Bellingham Railway Museum

The sound of children at play filled the Bellingham Railway Museum, along with the recorded sound of a train engine at full speed. The model trains took up a large majority of the room, as they made a circuit through the miniature landscape, highly detailed with trees, stations and logging equipment.

Michael Lower, president of the board for the museum, said that the models are all made by museum members and volunteers. The trains are models from around the world.

Lower, nearly 80, has been with the museum since 2007, when he first came to Bellingham after living in the San Juan Islands for many years. “I happened to be on Commercial Street, and I needed a place to store my model trains,” Lower said. He happened upon the museum, came in and asked if it was OK if he ran some of his own trains on their track, since they were the same scale. The museum agreed, and has been Lower’s sanctum for his hobby ever since.

The museum was founded in 2003, when a club of train enthusiasts decided they needed a space to call their own. The museum board formed the museum as a non-profit the same year. Some members of the Bellingham Society of Model Engineers wanted to use larger trains, so they split off and formed their own organization.

The museum board also wanted to educate people about the role of trains in Whatcom County. The history of Bellingham is the history of its railways, said Lower. In fact, four communities—Whatcom, Sehome, Fairhaven, and Bellingham—were settled along Bellingham Bay, with people drawn by logging, salmon, coal and the excitement of a proposed transcontinental railroad terminus. But it never happened. The area lost out to first Tacoma, then Seattle, and the towns eventually consolidated into one. A museum wall hosts an array of photos from the late 1800s that show the burgeoning communities of Bellingham, with the railroad tracks, as well as the street cars that used to be in service.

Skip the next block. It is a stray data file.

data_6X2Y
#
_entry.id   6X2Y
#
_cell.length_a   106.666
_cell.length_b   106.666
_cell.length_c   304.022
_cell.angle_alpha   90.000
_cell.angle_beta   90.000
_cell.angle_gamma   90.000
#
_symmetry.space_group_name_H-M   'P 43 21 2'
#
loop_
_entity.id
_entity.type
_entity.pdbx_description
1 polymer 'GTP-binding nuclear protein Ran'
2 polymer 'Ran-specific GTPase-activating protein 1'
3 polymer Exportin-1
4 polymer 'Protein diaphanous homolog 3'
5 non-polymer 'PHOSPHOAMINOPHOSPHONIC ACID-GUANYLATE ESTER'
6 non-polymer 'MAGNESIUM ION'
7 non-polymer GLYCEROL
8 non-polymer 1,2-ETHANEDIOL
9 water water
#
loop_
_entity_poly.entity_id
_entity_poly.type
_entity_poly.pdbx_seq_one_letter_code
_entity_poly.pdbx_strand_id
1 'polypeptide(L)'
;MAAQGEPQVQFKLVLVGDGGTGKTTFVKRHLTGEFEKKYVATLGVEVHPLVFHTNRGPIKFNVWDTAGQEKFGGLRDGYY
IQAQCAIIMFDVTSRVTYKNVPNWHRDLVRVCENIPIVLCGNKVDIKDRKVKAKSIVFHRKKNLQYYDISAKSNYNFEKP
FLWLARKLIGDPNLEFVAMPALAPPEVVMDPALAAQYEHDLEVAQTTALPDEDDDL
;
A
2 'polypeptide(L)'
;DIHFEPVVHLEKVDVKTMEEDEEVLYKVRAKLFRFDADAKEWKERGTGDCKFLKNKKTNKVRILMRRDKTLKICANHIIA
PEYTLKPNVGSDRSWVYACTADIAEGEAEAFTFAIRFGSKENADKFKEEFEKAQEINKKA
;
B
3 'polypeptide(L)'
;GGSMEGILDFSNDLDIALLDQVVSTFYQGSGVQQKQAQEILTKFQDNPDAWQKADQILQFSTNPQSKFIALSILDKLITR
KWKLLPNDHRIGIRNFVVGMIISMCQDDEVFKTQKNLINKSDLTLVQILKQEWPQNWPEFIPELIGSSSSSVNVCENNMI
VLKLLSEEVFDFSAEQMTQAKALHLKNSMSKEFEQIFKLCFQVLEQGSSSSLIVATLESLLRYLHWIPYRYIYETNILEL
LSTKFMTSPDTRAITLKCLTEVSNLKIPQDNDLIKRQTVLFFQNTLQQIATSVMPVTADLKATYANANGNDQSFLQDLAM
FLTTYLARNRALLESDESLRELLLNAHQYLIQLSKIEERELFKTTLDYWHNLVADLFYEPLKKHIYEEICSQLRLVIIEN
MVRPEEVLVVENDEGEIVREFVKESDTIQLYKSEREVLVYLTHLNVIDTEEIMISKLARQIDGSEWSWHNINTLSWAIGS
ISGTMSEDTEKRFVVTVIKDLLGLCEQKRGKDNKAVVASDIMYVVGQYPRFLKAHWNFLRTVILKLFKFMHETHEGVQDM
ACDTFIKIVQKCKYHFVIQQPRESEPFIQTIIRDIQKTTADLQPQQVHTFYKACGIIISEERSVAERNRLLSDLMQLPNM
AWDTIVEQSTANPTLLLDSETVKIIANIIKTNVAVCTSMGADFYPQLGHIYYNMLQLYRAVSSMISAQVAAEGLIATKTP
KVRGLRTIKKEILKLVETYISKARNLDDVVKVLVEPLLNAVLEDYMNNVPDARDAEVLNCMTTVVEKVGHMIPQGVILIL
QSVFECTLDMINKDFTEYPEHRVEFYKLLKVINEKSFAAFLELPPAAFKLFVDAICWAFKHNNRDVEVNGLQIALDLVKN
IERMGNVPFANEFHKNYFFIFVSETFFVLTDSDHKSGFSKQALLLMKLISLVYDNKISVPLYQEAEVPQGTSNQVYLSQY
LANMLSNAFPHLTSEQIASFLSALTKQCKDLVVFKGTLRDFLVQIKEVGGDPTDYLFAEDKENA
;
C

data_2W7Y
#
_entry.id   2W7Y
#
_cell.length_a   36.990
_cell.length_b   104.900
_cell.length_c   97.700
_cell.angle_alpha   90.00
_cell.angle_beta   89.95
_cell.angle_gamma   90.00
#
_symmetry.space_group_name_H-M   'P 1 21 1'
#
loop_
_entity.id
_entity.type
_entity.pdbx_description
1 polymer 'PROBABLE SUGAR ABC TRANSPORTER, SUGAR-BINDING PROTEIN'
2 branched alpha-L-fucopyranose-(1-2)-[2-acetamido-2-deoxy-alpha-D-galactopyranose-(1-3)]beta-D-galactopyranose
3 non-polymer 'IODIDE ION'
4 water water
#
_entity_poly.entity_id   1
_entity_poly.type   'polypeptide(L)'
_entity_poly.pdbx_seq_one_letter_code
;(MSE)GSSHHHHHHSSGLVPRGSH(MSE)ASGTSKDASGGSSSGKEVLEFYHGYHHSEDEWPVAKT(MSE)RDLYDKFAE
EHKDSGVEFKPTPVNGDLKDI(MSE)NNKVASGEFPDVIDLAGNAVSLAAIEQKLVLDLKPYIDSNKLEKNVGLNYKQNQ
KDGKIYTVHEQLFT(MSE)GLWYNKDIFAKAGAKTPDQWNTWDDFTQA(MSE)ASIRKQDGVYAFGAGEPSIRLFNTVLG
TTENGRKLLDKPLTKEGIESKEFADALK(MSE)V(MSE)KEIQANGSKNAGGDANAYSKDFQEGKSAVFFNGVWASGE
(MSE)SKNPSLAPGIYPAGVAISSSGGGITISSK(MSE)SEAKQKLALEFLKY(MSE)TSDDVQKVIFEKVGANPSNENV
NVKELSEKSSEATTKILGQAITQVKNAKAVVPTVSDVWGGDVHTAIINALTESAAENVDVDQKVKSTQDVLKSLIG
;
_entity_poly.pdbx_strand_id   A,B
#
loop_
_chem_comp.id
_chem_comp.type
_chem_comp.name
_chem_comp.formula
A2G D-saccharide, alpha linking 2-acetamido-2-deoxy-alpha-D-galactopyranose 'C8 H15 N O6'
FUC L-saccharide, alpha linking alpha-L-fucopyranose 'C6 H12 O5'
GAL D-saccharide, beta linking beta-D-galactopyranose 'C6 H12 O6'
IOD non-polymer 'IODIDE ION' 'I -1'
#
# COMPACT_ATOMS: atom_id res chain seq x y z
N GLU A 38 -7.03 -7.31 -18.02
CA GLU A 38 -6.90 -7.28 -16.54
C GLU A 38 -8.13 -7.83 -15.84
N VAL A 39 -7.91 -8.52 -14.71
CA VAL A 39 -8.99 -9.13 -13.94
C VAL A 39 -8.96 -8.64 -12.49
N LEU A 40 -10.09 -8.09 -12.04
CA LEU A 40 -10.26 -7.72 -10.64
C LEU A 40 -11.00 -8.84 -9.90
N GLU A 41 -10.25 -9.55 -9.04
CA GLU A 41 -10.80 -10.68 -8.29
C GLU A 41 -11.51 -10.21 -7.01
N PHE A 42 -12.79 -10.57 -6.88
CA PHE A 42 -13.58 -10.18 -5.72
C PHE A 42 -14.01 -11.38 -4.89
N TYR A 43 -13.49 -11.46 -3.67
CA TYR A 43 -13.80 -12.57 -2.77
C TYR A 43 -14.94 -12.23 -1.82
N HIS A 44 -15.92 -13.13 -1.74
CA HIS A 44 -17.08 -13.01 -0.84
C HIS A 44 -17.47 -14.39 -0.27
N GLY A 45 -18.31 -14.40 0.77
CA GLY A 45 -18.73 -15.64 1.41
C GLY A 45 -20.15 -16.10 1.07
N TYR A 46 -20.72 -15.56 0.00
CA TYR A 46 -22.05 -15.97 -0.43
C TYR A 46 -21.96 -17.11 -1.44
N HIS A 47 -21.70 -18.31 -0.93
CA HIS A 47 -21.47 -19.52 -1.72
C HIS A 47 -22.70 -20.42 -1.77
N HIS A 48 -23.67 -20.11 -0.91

Eventually, Bellingham’s location between British Columbia and Seattle made it ideally suited to be a hub for the railroad, said Dale Jones, a founder and the historian for the museum. “Trains opened up the West, and Bellingham was part of that.”

The museum is open for all sorts of groups and gatherings in addition to the general public. “Birthday parties, school trips, senior centers, we get all kinds,” said Jones.

1320 Commercial St., Bellingham

360.393.7540 |

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"The history of Bellingham is the history of its railways, said Lower. "